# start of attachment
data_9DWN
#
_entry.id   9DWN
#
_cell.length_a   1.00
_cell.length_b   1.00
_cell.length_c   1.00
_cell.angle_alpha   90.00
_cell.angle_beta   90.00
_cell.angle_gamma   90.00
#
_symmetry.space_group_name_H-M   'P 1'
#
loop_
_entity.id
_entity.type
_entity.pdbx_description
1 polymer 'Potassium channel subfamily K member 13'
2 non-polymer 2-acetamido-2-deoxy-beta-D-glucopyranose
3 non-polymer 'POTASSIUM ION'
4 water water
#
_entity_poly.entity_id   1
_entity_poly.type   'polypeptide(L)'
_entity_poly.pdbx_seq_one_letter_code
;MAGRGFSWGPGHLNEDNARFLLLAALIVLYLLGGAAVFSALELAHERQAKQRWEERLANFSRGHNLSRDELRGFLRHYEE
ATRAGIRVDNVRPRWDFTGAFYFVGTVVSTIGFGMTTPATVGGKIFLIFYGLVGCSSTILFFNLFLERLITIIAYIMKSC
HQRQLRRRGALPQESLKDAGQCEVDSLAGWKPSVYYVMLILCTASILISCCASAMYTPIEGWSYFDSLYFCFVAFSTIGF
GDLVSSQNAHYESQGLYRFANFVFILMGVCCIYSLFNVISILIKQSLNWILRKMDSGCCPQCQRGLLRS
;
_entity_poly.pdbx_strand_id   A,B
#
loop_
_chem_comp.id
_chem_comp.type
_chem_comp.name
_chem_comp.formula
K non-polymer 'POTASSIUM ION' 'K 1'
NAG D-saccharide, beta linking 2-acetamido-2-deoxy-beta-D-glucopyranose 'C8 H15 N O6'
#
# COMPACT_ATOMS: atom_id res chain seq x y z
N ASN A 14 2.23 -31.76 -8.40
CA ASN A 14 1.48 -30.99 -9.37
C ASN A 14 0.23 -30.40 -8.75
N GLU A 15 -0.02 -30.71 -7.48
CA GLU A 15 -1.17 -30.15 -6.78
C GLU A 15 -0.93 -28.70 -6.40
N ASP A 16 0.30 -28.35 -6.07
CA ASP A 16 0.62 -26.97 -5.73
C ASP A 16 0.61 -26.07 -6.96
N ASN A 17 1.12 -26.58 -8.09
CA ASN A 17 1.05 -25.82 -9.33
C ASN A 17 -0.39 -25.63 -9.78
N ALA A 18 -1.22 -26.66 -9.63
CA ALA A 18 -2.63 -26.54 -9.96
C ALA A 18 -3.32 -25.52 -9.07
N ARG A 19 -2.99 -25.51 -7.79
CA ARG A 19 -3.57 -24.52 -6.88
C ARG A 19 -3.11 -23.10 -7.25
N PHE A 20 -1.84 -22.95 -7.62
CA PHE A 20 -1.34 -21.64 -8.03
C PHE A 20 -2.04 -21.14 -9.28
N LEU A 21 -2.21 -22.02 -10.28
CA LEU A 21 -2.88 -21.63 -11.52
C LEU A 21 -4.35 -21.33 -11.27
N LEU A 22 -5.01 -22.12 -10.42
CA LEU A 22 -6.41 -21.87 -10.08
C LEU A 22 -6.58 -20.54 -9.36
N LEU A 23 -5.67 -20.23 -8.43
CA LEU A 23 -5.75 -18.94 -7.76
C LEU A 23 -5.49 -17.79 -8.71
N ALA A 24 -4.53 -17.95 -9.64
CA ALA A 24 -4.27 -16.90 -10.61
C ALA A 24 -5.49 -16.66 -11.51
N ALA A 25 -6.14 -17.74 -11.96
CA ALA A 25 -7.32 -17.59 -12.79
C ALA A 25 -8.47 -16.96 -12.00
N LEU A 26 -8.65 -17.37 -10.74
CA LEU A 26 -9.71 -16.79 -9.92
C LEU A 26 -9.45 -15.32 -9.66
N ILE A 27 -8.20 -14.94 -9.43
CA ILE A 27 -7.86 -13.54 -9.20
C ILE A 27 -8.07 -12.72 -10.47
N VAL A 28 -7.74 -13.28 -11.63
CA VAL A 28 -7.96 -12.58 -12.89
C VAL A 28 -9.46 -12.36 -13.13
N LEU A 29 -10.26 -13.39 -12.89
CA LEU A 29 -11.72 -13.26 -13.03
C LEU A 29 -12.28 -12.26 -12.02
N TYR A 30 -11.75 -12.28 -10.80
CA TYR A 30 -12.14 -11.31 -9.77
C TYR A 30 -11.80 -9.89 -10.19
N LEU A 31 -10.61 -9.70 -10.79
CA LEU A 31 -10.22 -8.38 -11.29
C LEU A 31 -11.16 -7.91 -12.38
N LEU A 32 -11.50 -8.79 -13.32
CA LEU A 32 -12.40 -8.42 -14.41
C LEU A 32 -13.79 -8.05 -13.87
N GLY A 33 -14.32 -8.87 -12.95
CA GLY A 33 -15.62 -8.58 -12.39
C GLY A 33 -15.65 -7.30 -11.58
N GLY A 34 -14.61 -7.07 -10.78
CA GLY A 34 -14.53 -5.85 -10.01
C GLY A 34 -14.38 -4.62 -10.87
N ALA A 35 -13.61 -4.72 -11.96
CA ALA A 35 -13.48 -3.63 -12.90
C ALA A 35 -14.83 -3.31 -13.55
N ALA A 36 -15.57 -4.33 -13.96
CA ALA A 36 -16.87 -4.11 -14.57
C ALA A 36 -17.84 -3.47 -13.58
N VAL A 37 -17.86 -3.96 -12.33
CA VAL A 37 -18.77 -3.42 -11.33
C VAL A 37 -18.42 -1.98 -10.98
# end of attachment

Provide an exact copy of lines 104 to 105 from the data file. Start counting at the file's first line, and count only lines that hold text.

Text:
C GLY A 34 -14.38 -4.62 -10.87
N ALA A 35 -13.61 -4.72 -11.96